KFWB recently reached out to talk to us about the state of digital privacy and security, and whether people should be worried about how they use the Internet if they want to remain private and secure. These are tough topics to cover well – they are always somewhat technical, people have different types of concerns, and you have to encapsulate your point in a matter of seconds. So while we’re happy to provide some quick considerations for KFWB listeners, lets spend a few more moments here diving into this subject. Keep in mind that there is a difference between privacy and security. Privacy means people can’t learn much about you. Security means that people can’t take things away from you. These are often related – there is a lot of interdependence between the two. Nonetheless, they are best looked at as two separate issues.
Security is generally considered the bigger issue of the two, because it is where the economic loss is encountered more acutely. Whether it is identity theft or credit card theft, these are often the result of data being stored somewhere and getting stolen. As I mention in the KFWB interview, hackers tend to focus on places where lots of data is stored. Anything can be hacked, but doing this person by person would take too long. Instead, it makes a lot more sense to hit major data repositories. How can you protect against this? Always question where you are storing data. It is impossible for many of us to not do things on the Internet, but sometimes you have to ensure that you are thinking about whether or not you should store something online. This might be some of the files you put into an online storage account or it might be your credit card information stored with a website. Personally, I try to never let sites store my credit card information. This way, should a site ever get hacked I am more likely to not experience any issue related to that. I also only store files in online storage accounts that I can accept getting lost or stolen.
If your concern is privacy, it more likely means you don’t want people to know about who your friends are, what you are doing, who you talk to or share information with, where you live or work, and how to contact you via phone or email or mail. This ranges from personally identifiable information to personal relationships, habits and preferences. This information is always being taken from you by simply using the Internet. Web sites track as much as they can so they can find ways to sell you something, for example. I’m sure we’ve all noticed when we browse to look for an item for sale on some website, then later leave and see that same product show up as an ad on a separate website. This is called “retargeting”. Stopping this is tough, you have a myriad of configurations to make depending on what browser you use and/or use third party applications you have to download and learn how to use. It can be done, more or less, but it is not easy. We’ve all likely complained that Facebook changed their privacy settings at some point and undid whatever configuration we had limiting who can see what in our profiles; this is another example of a privacy-related concern. The trick here is not only committing to learning how to manage your services and applications (e.g. web browsers), but also the diligence to keep doing this on a near-continuous basis.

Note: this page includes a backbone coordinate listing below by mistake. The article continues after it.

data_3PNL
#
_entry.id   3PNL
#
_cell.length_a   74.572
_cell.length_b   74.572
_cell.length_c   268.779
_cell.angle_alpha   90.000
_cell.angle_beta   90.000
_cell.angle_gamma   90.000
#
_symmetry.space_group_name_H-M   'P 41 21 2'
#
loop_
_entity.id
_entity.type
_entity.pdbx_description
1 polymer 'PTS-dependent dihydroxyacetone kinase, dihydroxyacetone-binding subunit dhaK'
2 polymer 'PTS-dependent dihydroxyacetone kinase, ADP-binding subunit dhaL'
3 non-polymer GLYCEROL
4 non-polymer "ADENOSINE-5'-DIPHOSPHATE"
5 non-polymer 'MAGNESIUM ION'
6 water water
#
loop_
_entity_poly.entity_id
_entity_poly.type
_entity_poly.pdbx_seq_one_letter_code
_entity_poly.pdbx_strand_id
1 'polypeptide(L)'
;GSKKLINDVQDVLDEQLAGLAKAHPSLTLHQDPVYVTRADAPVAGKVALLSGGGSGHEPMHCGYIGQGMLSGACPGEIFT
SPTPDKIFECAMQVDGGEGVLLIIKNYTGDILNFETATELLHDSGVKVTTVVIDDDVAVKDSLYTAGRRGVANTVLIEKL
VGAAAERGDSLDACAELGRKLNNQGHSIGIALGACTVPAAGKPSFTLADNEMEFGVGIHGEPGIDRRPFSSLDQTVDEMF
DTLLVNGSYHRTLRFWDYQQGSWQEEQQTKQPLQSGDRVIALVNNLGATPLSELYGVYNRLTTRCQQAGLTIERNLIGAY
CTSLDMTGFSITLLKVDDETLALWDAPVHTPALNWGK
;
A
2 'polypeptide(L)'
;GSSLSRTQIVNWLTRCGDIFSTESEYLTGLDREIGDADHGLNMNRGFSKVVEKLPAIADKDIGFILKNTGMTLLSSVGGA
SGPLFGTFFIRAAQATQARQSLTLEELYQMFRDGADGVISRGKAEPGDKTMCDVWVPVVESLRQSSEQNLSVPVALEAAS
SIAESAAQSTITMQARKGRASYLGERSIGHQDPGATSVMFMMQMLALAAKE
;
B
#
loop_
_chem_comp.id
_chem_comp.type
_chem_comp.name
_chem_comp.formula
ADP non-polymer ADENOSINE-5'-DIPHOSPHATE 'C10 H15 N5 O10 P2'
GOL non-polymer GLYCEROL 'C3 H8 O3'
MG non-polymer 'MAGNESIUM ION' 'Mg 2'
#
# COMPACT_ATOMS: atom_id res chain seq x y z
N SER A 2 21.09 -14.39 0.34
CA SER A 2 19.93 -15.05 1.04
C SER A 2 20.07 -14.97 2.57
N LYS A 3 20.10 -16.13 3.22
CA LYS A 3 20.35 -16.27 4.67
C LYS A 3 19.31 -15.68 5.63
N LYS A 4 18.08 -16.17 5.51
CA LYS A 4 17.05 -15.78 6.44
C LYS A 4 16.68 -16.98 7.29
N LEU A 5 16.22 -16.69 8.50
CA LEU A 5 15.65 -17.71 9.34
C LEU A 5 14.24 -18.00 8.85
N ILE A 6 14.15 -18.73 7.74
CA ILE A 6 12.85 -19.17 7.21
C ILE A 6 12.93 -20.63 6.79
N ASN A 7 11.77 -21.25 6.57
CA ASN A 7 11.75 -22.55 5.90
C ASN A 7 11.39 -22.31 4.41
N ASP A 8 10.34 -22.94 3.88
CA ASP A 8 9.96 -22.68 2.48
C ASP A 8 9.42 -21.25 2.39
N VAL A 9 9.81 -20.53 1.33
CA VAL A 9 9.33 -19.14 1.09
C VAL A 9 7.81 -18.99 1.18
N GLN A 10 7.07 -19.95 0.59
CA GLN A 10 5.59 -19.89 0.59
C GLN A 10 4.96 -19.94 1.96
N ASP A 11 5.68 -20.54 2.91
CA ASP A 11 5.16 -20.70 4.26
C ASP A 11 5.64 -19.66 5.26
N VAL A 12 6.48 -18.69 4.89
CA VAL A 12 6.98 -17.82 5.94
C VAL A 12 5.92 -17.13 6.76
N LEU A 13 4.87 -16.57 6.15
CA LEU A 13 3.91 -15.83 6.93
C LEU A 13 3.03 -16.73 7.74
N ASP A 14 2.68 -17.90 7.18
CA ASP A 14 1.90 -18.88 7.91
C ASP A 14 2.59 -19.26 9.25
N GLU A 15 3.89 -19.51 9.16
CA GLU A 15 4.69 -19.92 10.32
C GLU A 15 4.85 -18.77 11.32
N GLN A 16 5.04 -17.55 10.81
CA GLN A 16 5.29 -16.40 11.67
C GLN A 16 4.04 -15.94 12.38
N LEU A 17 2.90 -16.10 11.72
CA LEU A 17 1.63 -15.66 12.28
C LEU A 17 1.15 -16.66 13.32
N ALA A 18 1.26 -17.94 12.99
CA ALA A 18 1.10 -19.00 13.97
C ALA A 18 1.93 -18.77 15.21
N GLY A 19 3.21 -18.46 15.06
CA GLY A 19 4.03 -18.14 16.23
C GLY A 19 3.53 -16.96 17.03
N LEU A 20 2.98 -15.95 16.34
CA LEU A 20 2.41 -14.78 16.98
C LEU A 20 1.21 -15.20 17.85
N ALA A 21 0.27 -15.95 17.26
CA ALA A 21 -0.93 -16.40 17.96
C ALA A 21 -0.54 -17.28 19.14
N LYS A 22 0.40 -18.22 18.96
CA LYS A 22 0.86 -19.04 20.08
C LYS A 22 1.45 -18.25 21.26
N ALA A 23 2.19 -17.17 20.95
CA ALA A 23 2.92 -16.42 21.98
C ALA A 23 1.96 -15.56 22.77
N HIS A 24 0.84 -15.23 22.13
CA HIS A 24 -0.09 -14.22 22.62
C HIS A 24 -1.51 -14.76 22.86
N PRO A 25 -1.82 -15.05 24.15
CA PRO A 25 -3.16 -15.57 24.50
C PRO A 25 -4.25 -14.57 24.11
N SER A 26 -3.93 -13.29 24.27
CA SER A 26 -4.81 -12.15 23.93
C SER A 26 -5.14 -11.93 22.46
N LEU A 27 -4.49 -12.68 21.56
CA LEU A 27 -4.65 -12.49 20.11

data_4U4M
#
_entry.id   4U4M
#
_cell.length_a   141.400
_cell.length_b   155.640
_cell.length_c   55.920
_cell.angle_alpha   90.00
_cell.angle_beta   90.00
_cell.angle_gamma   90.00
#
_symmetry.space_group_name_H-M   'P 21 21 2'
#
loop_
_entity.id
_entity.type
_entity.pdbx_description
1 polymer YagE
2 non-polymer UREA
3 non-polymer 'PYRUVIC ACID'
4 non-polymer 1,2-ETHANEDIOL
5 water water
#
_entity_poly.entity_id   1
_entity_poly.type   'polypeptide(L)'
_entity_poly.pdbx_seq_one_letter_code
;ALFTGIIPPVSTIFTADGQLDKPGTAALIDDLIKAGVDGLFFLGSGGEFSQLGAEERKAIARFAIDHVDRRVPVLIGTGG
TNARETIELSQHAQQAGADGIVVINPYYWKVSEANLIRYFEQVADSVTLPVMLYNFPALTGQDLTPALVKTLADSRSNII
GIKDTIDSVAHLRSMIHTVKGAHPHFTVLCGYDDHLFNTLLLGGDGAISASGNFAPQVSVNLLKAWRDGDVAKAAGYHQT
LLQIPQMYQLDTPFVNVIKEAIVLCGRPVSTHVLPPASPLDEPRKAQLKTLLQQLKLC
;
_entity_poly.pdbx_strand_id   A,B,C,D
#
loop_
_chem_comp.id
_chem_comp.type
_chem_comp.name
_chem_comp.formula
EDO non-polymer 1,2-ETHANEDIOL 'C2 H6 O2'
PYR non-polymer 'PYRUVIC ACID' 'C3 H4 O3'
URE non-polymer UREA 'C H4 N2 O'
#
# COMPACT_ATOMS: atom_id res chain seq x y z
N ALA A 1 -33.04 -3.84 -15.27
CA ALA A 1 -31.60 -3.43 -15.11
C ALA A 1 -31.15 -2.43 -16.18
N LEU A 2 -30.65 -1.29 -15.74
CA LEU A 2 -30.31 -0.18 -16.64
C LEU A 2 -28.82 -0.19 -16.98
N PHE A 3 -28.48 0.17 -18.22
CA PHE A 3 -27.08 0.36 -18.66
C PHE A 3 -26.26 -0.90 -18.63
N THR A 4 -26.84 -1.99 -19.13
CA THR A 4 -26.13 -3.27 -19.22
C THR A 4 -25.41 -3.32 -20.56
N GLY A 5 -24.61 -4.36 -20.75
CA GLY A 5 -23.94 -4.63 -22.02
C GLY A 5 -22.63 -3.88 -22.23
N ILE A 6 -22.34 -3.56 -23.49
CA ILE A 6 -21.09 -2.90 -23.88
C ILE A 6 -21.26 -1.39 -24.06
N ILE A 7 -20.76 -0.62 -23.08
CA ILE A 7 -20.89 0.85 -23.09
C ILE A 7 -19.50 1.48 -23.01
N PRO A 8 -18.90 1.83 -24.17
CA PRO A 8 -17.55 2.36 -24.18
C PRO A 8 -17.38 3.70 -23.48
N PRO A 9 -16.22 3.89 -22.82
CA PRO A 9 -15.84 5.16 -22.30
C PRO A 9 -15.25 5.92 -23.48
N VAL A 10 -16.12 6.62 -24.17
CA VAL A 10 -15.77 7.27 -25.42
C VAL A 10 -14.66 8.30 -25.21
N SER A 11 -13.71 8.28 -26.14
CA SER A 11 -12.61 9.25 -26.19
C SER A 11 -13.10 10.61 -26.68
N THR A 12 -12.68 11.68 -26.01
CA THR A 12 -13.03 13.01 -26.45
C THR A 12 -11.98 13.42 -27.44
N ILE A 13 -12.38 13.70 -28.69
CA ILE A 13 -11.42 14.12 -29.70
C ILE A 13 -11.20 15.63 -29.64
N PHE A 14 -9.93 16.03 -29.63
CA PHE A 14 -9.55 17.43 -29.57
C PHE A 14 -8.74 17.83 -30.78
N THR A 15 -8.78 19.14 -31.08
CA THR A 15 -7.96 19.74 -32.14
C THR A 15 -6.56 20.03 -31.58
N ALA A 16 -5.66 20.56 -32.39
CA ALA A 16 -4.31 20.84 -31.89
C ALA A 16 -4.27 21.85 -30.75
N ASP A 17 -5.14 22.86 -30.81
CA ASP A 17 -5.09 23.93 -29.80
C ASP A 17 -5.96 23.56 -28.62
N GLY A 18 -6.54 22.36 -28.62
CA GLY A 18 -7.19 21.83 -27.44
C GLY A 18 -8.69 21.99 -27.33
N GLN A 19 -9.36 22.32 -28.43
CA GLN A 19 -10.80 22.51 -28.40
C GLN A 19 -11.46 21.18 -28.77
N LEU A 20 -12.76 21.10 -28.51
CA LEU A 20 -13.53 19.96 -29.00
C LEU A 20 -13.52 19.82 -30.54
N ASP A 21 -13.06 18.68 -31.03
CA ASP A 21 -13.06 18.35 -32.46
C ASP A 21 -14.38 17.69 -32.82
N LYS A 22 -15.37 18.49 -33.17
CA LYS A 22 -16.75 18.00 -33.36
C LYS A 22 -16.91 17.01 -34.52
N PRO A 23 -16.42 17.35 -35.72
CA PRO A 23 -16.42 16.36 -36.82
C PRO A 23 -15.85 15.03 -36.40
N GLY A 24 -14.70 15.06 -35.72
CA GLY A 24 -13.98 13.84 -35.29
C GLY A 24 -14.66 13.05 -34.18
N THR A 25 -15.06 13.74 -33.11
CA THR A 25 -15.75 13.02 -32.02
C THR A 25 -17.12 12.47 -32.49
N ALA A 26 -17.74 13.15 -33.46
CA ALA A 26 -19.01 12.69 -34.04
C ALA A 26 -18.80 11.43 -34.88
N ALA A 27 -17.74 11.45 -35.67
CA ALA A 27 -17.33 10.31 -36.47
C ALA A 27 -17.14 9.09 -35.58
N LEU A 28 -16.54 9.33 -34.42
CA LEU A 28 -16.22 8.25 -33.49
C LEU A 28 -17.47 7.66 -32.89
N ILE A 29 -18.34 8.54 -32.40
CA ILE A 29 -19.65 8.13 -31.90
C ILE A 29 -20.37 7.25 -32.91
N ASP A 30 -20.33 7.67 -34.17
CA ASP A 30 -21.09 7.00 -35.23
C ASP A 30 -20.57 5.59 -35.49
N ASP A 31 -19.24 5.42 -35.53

We think about security and privacy a lot here at younity – both Mike (co-founder/CTO) and I previously built security software products/companies. Our attitude is that we don’t want anything we can lose. It was hard to build a service like younity where we could lose entire server farms and not have to worry about a severe service interruption or the loss of user data. By not storing user files or metadata about their files, our service is inherently less of a target to people looking to take data. We wanted it that way. You can bet that when we start taking payment for younity (likely sometime this year), we will not be storing anything related to user financial information and instead pass it through to a vendor who enforces and continuously manages strong security.
Like I said, everything can be hacked. If you look at the Internet in such a way, it may well guide you to ask yourself questions about what you need to store online and whether you want to store your personal or payment information with the website. New alternatives are always popping up that offer creative ways for us to get the value and convenience we want from technology, but not necessarily compromise on the privacy and security to get it. We hope you agree that younity’s personal cloud is a great example of that.
All in all, the Internet can be a fairly safe place. However, it does require you to exercise caution and good judgement. Hackers and governments don’t often target individual, average people, they normally have more grand plans. But that doesn’t mean you can’t fall victim from any number of sources or vectors.